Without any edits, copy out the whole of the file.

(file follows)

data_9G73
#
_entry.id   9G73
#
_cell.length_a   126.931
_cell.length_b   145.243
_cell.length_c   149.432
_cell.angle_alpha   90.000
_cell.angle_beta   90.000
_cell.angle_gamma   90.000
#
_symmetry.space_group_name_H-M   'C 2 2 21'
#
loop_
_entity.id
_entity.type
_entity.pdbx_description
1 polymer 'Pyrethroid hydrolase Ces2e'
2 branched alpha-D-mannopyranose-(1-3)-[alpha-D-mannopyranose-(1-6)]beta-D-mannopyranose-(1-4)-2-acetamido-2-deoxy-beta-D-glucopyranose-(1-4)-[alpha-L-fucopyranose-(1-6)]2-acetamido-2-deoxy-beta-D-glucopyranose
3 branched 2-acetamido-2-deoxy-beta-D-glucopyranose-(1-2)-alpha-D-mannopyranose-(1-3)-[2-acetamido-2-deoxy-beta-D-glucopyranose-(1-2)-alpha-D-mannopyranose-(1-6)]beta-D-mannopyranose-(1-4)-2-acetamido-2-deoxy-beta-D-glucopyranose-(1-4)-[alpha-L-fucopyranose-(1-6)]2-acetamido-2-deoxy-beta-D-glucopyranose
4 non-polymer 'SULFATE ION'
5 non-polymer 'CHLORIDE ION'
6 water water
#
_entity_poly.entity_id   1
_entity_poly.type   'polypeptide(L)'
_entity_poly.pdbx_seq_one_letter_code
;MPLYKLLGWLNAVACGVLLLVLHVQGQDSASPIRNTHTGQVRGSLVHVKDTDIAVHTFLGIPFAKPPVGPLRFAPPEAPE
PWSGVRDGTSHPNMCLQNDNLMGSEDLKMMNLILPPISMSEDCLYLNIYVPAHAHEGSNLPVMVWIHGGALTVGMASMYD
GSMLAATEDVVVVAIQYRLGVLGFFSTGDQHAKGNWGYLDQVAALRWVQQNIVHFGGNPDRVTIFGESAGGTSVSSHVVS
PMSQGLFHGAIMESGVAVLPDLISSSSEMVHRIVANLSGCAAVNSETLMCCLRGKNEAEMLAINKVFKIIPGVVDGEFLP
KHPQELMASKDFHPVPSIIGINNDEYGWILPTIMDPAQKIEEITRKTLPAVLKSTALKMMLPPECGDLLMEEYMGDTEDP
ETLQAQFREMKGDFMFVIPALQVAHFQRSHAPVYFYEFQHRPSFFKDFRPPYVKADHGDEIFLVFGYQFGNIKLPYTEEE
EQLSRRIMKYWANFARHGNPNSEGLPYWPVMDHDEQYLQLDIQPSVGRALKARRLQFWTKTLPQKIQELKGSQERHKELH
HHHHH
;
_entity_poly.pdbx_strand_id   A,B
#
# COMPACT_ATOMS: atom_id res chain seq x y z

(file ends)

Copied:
data_9G73
#
_entry.id   9G73
#
_cell.length_a   126.931
_cell.length_b   145.243
_cell.length_c   149.432
_cell.angle_alpha   90.000
_cell.angle_beta   90.000
_cell.angle_gamma   90.000
#
_symmetry.space_group_name_H-M   'C 2 2 21'
#
loop_
_entity.id
_entity.type
_entity.pdbx_description
1 polymer 'Pyrethroid hydrolase Ces2e'
2 branched alpha-D-mannopyranose-(1-3)-[alpha-D-mannopyranose-(1-6)]beta-D-mannopyranose-(1-4)-2-acetamido-2-deoxy-beta-D-glucopyranose-(1-4)-[alpha-L-fucopyranose-(1-6)]2-acetamido-2-deoxy-beta-D-glucopyranose
3 branched 2-acetamido-2-deoxy-beta-D-glucopyranose-(1-2)-alpha-D-mannopyranose-(1-3)-[2-acetamido-2-deoxy-beta-D-glucopyranose-(1-2)-alpha-D-mannopyranose-(1-6)]beta-D-mannopyranose-(1-4)-2-acetamido-2-deoxy-beta-D-glucopyranose-(1-4)-[alpha-L-fucopyranose-(1-6)]2-acetamido-2-deoxy-beta-D-glucopyranose
4 non-polymer 'SULFATE ION'
5 non-polymer 'CHLORIDE ION'
6 water water
#
_entity_poly.entity_id   1
_entity_poly.type   'polypeptide(L)'
_entity_poly.pdbx_seq_one_letter_code
;MPLYKLLGWLNAVACGVLLLVLHVQGQDSASPIRNTHTGQVRGSLVHVKDTDIAVHTFLGIPFAKPPVGPLRFAPPEAPE
PWSGVRDGTSHPNMCLQNDNLMGSEDLKMMNLILPPISMSEDCLYLNIYVPAHAHEGSNLPVMVWIHGGALTVGMASMYD
GSMLAATEDVVVVAIQYRLGVLGFFSTGDQHAKGNWGYLDQVAALRWVQQNIVHFGGNPDRVTIFGESAGGTSVSSHVVS
PMSQGLFHGAIMESGVAVLPDLISSSSEMVHRIVANLSGCAAVNSETLMCCLRGKNEAEMLAINKVFKIIPGVVDGEFLP
KHPQELMASKDFHPVPSIIGINNDEYGWILPTIMDPAQKIEEITRKTLPAVLKSTALKMMLPPECGDLLMEEYMGDTEDP
ETLQAQFREMKGDFMFVIPALQVAHFQRSHAPVYFYEFQHRPSFFKDFRPPYVKADHGDEIFLVFGYQFGNIKLPYTEEE
EQLSRRIMKYWANFARHGNPNSEGLPYWPVMDHDEQYLQLDIQPSVGRALKARRLQFWTKTLPQKIQELKGSQERHKELH
HHHHH
;
_entity_poly.pdbx_strand_id   A,B
#
# COMPACT_ATOMS: atom_id res chain seq x y z